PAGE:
The pros and cons of listening to book summaries

Photo by Susan Q Yin on Unsplash

The pros and cons of listening to book summaries


3 min read

I have started to listen to book summaries via the Headway app. After a month or so here is a list of the pros and cons.

The pros

  • The summaries are only 15 minutes long so you know that you can fit one or two book summaries in a short morning walk (which is also something I decided to do, to limit the risks of working remotely)

  • You get to know quite quickly if a book is worth it or not. Some books, when summarized to their main points, feel absolutely trivial. For example "A Spy's Guide to Thinking" gives you a "brilliant" method: collect data, analyze it, decide, and act. This is not the revelation I was hoping for

  • You can "read" numerous books on the same topic, which often serves to reinforce a particular point for you. For instance, there are several books centred around the idea that focusing intensely on one thing at a time can be advantageous: Focus, The One Thing, Essentialism, etc. Similarly, there are many books about habits: Atomic Habits, Eat That Frog, The Power of Habit, and so on.

  • You can finally get an idea about that "famous book that everyone is talking about": The 4-hour Week, 7 Habits of Highly Effective People, Measure What Matters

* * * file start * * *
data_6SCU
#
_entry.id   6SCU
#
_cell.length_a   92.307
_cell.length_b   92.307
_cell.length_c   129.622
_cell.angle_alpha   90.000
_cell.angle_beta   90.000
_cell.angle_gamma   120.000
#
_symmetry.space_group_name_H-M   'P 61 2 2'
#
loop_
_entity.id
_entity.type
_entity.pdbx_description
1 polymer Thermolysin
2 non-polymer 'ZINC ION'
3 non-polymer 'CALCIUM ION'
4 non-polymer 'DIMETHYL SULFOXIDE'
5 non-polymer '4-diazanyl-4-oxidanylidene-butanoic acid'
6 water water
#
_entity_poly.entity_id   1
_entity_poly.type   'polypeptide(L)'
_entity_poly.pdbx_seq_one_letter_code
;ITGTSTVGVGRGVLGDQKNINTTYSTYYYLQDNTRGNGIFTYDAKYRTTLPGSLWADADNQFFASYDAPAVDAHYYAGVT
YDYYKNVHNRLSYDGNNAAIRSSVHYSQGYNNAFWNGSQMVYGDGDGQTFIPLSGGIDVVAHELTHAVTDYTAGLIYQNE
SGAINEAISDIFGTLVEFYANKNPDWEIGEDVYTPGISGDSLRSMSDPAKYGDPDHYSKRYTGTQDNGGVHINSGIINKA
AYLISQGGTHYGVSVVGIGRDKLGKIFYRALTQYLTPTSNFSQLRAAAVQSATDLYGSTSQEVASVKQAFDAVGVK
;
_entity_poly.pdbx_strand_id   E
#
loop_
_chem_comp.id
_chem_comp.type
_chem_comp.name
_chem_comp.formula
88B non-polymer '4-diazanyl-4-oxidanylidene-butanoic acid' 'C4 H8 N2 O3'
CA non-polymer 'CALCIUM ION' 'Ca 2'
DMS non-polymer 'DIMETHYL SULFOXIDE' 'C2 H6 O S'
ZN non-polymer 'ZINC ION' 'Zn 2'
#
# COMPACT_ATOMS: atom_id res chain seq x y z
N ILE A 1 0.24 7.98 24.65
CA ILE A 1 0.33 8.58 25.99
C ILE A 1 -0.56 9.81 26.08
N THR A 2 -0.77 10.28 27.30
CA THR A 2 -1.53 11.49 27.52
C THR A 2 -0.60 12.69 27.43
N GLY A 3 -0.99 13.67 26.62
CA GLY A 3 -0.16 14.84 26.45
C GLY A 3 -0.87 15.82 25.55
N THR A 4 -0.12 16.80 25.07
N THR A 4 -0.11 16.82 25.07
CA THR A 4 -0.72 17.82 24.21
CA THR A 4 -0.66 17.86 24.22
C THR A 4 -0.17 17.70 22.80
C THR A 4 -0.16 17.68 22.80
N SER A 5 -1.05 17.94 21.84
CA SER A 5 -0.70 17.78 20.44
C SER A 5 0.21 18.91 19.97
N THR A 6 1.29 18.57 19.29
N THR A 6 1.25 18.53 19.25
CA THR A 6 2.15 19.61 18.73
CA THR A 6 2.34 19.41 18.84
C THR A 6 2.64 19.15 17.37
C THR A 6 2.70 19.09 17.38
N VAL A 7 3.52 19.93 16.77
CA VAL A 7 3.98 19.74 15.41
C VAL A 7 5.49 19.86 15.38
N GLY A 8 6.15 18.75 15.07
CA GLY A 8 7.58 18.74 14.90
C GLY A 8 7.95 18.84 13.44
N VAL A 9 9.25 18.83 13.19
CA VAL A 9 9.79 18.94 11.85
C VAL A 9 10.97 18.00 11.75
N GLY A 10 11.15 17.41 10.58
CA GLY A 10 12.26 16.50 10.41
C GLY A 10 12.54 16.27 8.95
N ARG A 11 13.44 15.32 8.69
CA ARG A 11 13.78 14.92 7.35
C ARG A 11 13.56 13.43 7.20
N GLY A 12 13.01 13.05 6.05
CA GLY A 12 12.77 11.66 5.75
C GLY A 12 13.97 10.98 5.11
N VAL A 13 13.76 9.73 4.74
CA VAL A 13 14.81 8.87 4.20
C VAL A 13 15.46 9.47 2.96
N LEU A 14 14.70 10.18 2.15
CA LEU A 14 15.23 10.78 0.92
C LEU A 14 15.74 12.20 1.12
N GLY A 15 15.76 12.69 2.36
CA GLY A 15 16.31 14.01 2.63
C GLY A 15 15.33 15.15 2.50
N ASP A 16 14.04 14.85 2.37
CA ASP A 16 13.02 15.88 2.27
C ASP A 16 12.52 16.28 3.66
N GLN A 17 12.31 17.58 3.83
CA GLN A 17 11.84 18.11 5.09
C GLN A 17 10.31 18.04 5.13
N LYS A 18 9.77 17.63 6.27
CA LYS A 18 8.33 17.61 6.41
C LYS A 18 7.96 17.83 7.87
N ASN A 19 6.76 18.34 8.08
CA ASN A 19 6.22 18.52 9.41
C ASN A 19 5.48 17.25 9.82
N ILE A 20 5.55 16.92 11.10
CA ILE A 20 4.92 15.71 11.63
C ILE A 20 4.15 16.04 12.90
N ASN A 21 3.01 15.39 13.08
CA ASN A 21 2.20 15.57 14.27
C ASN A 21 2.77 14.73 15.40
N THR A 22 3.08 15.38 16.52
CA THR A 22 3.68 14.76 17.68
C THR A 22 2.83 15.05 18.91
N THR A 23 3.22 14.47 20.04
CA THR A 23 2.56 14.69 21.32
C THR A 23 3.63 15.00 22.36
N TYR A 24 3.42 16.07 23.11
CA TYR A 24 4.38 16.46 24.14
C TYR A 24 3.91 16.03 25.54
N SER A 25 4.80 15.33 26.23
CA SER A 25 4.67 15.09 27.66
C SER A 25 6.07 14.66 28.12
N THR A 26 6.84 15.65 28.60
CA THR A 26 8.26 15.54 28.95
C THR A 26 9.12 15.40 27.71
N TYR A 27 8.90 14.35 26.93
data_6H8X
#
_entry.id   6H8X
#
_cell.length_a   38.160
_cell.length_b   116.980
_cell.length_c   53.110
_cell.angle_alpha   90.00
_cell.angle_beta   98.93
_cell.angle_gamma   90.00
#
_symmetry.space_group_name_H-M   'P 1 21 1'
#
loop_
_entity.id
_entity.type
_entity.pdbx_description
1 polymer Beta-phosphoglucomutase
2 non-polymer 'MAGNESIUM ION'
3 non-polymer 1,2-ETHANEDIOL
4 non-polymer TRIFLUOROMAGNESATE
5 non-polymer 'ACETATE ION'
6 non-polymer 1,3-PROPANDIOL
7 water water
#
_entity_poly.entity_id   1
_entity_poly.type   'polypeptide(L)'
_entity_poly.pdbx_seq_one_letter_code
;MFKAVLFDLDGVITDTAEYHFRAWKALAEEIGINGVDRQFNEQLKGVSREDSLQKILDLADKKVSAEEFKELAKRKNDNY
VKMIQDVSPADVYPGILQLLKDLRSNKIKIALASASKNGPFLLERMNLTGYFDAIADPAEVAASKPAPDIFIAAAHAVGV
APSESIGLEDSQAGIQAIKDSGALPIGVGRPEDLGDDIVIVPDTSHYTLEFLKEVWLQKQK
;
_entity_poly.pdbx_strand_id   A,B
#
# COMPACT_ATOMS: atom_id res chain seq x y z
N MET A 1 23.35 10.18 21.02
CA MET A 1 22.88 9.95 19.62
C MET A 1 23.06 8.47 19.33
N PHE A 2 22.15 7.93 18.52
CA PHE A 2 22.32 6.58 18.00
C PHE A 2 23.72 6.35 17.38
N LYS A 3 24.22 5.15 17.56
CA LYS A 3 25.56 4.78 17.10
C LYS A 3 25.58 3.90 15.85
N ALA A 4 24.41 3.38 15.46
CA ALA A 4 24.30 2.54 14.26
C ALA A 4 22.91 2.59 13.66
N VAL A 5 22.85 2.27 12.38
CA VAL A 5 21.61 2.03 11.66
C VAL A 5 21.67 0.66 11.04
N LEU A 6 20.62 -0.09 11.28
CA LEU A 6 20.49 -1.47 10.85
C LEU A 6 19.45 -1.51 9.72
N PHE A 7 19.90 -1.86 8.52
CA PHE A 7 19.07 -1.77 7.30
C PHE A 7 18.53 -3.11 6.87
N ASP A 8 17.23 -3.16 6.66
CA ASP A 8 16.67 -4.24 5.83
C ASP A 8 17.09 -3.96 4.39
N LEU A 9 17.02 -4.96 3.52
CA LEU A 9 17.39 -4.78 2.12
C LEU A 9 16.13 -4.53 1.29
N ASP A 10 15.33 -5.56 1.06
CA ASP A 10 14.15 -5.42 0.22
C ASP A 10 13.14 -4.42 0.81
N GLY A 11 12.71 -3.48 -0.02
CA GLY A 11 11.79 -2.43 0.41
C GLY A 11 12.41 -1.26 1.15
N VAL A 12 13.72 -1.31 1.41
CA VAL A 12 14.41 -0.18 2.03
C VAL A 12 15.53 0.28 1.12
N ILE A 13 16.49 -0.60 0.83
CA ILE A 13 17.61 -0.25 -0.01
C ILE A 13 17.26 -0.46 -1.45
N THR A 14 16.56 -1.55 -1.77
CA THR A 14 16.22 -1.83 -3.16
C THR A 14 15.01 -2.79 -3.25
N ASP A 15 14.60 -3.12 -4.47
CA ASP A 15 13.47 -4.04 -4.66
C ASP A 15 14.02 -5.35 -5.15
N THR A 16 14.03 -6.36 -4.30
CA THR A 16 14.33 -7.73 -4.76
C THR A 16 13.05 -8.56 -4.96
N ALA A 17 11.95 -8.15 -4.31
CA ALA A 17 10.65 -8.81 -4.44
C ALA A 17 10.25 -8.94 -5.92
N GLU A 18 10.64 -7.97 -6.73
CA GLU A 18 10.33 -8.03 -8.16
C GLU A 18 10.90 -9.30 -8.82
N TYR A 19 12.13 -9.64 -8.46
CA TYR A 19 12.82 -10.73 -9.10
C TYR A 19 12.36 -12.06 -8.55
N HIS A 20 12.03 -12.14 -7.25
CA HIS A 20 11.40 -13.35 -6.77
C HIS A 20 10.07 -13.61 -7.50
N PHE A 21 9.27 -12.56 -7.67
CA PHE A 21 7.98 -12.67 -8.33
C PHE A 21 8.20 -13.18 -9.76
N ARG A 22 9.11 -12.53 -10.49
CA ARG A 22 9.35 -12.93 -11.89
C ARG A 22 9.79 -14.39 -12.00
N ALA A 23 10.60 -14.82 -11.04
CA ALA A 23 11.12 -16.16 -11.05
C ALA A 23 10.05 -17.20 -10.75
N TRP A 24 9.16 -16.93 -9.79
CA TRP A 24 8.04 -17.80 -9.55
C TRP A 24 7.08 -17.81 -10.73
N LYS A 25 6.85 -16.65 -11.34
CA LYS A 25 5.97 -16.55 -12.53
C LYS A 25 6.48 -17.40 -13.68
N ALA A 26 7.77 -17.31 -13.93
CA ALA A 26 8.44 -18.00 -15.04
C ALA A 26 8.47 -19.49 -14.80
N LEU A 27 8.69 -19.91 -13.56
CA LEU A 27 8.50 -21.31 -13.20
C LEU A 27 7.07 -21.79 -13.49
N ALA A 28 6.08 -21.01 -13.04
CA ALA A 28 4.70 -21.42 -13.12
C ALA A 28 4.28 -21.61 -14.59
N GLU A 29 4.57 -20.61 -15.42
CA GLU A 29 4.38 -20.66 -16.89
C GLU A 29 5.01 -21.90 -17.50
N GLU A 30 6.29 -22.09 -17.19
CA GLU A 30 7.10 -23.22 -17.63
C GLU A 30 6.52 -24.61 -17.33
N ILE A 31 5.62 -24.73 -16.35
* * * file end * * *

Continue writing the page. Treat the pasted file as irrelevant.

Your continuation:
The cons

  • The voice reading the books can be a bit monochord

  • The worth of certain books lies in the anecdotes they share. Skipping these to reach the main points robs you of the potent emotions that an anecdote can evoke.

  • Some books are just so dense that trying to summarize them is ridiculous. For example the summary of Behave, by Robert Sapolsky, which I have otherwise read entirely, is laughable. Not only Robert Sapolsky includes tons of insightful study results in his book but the way he confronts them is possibly the most important message of the book. This is what it means to use science to understand the world (If you want to get a glimpse of the process, go and watch his lectures on "Introduction to human behaviour")

  • The quality of the summaries can vary. I wish I could recall the precise example, but one summary stated, "Did you know that only 10,000 hydrogen cars are produced each year?" I'm fabricating this, as it was some not-so-interesting fact. However, what was truly intriguing was the reason behind it: "There isn't enough palladium, and there never will be" (again, making this up).

  • I tried to "read" a book like 1984. I know, I should have read it entirely before and I'm not proud. Reading the summary is not worth it. It's a bit like reading the plot of a movie on Wikipedia

  • Even summaries feel like they could be sometimes summarized. Ultralearning spends 90% of the time telling how great it is to be an ultra-learner, how some people are ultra-learners, oh and wait, did you know that there are benefits to ultra-learning? And then there is one chapter with some real tips on how to do it

In summary (ha! ๐Ÿ˜€), I believe that book summaries can serve as a helpful method for navigating the landscape of essays. However, they will never replace the time spent reading entire books, nor will they substitute the time dedicated to studying them thoroughly (taking notes, formulating your own questions or summaries, delving deeper into certain sections, etc.).